I've just, come back from an amazing day trip out to the Sarah Raven gardening and cookery school, where I've spent today learning about growing vegetables all year round. Excuse me if I sprout effusively for the next few paragraphs, as I started the day thinking that I knew a lot about vegetables, and have ended up knowing that I've got lots more to try and I'm really excited about getting on with it.
Sarah Raven has always been one of my plants growing heroines. For those of you not familiar with the sometimes Gardeners World presenter, She is famous for knowing about cutting garden plants and dahlias and gardens in skirts, fabulous boots and big woolly jumpers and still looks cool. It was reading her book - The great vegetable plot, (recommended to me about 5 years ago) that really got me started about thinking which vegetables I should be growing as a busy mother with little time and space.
Today's course, had a good smattering of all ages and range of ability of gardeners and was aimed at letting us know about Sarah's philosophy of growing veg. Her thoughts are that a crop is viable because of the amount of harvest (measured in colanders) that they give you from a 1m square space, because they can't be found in the shops or because they taste huge amounts better when grown in your own garden.
The morning started off with dash for the School early club and then onto the M25 for my Journey to Perch Hill farm in East Sussex. This was at least two hours from home and is the the longest commute I've done in years, so by the time I got there I was very grateful for the cup of coffee waiting for us.
The garden and cookery school is based in a building on a hillside at The farm. It has a shop selling a good range of the Sarah Raven seeds to tempt you as you come in which leads through to the conservatory. This is where we had our lunch and there were fabulous views of the surrounding countryside and the swirling snow that accompanied our visit today. The classroom behind the conservatory, was high ceilinged with good natural light through the roof windows.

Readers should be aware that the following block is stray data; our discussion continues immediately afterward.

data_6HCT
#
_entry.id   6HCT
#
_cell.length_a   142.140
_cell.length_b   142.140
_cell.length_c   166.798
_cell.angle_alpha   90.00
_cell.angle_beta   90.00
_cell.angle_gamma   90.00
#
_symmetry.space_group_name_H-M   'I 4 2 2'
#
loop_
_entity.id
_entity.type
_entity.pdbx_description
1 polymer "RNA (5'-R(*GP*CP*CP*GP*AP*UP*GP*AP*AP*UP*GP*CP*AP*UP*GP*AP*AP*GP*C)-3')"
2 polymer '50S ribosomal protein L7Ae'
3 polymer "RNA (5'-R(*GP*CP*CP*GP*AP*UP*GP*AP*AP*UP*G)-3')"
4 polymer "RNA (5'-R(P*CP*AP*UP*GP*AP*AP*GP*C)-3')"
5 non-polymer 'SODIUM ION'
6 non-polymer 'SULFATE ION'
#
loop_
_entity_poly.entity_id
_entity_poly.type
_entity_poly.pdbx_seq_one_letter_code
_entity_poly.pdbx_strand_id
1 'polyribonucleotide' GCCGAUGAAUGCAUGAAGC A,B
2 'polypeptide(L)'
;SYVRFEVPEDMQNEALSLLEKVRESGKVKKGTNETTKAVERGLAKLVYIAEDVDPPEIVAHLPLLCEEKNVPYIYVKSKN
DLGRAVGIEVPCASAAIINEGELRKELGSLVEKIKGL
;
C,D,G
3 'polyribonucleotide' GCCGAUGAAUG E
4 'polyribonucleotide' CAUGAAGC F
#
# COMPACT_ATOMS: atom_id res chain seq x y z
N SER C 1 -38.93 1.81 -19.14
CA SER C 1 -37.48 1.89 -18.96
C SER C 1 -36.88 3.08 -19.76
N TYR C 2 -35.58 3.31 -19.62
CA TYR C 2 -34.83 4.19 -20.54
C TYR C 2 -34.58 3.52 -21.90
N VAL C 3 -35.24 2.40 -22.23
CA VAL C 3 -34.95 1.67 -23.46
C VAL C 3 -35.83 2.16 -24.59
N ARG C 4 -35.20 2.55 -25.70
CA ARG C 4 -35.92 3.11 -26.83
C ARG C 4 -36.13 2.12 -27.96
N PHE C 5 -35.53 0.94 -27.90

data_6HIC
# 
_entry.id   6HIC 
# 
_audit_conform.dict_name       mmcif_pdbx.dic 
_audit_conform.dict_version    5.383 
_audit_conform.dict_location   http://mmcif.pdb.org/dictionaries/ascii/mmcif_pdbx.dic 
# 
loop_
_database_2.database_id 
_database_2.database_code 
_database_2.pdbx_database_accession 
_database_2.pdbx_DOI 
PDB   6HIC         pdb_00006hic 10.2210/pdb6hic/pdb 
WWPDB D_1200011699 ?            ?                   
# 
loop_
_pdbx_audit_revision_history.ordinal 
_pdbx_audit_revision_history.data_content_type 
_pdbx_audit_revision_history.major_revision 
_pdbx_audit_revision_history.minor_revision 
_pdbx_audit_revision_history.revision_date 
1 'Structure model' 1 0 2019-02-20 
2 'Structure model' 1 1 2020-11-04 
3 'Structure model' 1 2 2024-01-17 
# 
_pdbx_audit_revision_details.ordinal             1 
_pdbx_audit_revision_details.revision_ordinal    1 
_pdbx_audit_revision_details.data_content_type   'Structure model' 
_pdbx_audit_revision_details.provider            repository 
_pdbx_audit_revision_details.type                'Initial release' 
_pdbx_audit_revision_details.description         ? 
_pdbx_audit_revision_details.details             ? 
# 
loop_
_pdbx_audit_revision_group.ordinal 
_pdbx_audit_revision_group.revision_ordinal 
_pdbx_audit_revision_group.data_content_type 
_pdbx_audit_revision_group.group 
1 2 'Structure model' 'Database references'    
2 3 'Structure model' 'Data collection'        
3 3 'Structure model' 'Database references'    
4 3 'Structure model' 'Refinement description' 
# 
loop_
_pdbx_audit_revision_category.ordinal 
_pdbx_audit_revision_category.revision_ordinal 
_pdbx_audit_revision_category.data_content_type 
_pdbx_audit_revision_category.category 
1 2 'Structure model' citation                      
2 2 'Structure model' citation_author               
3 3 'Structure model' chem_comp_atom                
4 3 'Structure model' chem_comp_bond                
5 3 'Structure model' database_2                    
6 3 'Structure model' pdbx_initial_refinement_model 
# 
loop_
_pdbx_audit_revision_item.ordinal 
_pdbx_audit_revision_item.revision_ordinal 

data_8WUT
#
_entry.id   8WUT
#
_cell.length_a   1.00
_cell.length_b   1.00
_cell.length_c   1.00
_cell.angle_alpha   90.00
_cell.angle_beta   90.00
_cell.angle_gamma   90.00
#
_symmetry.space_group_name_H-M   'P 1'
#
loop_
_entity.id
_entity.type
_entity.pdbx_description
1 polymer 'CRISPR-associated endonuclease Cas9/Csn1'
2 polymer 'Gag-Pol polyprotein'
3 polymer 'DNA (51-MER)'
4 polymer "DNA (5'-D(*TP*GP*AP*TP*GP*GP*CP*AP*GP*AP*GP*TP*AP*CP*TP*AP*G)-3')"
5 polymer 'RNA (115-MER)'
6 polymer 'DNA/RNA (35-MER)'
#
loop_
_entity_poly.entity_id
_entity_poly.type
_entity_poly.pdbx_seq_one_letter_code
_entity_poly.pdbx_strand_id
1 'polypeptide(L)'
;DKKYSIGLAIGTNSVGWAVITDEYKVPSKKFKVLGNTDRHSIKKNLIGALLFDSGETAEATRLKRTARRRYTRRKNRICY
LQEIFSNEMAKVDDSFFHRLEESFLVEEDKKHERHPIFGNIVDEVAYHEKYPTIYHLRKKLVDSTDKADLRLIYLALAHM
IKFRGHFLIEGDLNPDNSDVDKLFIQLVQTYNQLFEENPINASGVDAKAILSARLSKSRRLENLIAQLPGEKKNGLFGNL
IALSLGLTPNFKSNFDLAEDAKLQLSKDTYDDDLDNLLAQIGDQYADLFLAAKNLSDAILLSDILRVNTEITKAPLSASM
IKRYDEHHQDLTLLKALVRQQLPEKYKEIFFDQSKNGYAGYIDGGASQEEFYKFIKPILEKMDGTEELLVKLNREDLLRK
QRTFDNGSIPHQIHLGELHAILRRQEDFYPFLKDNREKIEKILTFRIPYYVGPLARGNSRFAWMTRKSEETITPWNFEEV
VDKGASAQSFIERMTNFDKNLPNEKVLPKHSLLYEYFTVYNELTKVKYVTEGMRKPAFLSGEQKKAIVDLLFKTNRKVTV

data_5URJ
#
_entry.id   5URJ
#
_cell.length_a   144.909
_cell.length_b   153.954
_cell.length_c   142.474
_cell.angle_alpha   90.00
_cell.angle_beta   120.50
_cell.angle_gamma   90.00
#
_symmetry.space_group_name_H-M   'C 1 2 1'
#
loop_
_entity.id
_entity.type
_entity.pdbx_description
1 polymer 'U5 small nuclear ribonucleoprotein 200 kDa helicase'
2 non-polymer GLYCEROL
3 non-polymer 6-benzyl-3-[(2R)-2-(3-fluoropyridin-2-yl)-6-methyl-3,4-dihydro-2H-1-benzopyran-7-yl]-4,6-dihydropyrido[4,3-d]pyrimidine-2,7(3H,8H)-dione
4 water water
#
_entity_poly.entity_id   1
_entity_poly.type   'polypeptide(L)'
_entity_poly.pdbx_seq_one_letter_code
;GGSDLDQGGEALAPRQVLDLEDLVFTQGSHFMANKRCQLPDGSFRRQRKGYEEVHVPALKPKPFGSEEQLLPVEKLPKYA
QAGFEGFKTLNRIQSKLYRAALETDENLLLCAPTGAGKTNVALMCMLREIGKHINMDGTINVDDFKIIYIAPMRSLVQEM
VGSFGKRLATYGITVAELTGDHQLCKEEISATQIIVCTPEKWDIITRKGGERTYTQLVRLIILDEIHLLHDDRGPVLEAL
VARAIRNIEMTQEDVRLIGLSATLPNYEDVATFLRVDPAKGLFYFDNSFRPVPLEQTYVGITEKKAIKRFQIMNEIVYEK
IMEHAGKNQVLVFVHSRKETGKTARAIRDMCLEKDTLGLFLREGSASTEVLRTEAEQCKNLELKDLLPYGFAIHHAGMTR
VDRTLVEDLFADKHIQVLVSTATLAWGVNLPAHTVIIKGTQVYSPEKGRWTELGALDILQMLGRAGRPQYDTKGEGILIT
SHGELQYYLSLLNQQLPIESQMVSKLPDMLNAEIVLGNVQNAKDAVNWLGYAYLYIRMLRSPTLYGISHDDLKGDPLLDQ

The day course was a mixture of information from Sarah about the vegetables she has trailed and grown over the years, explanations of why they were successful and how to get the most from your plot, Photos and demonstrations of how to grow seeds, plus explanations of successional sowing and companian planting.
Just before lunch we got to taste a range of the fantastic winter lettuces that she grows at Perch farm, and this was such a wonderful idea to be able to contrast and compare the Mizuna, Mibuna, Rocket, Mustards, and milder lettuce leaves (we had 10 in total to taste).
Lunch was one of the high points of the day, with a Chickpea and Kale Curry accompanied by a grain like couscous and tomato and chilli chutney with a flatbread - all delicious. This was followed up by Rhubarb tart, which has made me realise that i've been wasting the rhubarb hiding behind my greenhouse.
in the afternoon we learnt more about the plants that are unbuyable - i.e different coloured like purple carrots and yellow and purple bean, and did a plan of planting for a small vegetable garden.
We also had a walk round the farm to see how they had laid out their (raised) beds. This for me was great as the spaces weren't enourmous and although they were obviously growing for feeding guests at the garden school, it was easy to see how it could be done in a normal size garden.
For me this was a fantastic day out, A wonderful birthday present (thanks Ashley) and an inspiration for my veg growing for years to come. - Next Winter, i'll be making my own Chickpea and Kale Curry.